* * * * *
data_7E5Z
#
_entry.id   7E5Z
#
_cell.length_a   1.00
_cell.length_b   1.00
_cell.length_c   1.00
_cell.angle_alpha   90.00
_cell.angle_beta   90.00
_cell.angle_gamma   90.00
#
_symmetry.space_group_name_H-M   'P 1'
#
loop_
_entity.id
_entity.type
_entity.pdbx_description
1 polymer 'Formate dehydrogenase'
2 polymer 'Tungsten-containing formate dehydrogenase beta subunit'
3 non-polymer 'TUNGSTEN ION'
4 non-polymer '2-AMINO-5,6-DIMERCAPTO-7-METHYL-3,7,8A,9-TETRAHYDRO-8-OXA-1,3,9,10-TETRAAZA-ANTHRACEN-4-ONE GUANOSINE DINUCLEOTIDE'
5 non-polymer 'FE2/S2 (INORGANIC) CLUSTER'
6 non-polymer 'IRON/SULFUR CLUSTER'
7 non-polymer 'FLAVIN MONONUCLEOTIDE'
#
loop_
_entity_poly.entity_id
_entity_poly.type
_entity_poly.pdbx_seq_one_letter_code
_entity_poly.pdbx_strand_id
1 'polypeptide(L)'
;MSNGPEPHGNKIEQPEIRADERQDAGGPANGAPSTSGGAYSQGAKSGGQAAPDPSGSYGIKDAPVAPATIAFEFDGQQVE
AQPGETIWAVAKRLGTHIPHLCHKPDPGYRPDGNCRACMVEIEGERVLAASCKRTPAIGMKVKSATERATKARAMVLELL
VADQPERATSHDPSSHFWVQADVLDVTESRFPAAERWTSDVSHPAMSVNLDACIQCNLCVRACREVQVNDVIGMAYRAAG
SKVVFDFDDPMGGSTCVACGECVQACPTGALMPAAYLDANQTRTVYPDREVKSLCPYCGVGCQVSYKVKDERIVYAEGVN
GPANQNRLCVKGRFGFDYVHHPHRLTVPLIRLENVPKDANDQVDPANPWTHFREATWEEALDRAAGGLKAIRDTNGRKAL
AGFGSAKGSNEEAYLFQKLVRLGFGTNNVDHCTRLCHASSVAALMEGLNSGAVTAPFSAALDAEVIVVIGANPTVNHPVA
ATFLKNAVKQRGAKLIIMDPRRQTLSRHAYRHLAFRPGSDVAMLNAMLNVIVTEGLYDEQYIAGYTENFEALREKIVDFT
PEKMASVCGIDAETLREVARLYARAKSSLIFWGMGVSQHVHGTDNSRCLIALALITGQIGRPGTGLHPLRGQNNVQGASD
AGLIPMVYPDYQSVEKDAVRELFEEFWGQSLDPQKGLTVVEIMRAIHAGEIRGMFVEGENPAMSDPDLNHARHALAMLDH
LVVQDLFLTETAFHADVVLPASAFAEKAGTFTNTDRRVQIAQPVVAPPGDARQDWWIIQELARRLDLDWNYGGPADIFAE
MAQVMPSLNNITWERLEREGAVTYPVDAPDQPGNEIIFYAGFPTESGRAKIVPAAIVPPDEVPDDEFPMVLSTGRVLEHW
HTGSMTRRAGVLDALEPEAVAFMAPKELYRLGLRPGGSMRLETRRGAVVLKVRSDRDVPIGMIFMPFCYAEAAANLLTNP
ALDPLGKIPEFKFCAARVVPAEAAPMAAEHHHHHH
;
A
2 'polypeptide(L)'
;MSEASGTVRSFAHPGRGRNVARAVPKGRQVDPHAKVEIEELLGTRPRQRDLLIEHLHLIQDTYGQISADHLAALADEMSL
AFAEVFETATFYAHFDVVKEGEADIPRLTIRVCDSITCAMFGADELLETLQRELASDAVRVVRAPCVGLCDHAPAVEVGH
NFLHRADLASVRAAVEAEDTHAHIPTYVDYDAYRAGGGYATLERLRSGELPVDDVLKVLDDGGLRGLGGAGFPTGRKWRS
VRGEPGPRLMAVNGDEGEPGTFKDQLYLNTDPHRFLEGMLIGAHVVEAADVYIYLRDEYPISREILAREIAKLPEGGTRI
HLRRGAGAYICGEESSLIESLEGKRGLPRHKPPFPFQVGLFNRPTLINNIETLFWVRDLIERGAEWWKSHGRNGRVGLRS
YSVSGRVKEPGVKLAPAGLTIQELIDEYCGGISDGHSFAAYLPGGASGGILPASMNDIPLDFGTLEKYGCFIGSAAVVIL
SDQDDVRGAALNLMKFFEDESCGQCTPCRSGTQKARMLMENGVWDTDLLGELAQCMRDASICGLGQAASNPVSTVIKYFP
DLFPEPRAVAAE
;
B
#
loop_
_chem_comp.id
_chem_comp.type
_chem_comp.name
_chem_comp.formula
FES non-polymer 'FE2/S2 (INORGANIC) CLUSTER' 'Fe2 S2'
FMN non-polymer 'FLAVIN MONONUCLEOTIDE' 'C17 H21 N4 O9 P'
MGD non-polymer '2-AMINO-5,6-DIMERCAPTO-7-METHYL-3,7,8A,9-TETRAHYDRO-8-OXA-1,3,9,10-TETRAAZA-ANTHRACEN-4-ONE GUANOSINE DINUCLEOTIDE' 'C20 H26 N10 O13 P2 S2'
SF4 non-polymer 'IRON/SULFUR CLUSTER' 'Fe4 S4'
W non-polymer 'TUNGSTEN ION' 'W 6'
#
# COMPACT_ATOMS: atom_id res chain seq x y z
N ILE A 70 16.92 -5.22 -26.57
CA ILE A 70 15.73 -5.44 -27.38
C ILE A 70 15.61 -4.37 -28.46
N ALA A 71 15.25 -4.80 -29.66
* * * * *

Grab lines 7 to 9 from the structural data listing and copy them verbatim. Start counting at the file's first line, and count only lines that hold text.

_cell.length_c   1.00
_cell.angle_alpha   90.00
_cell.angle_beta   90.00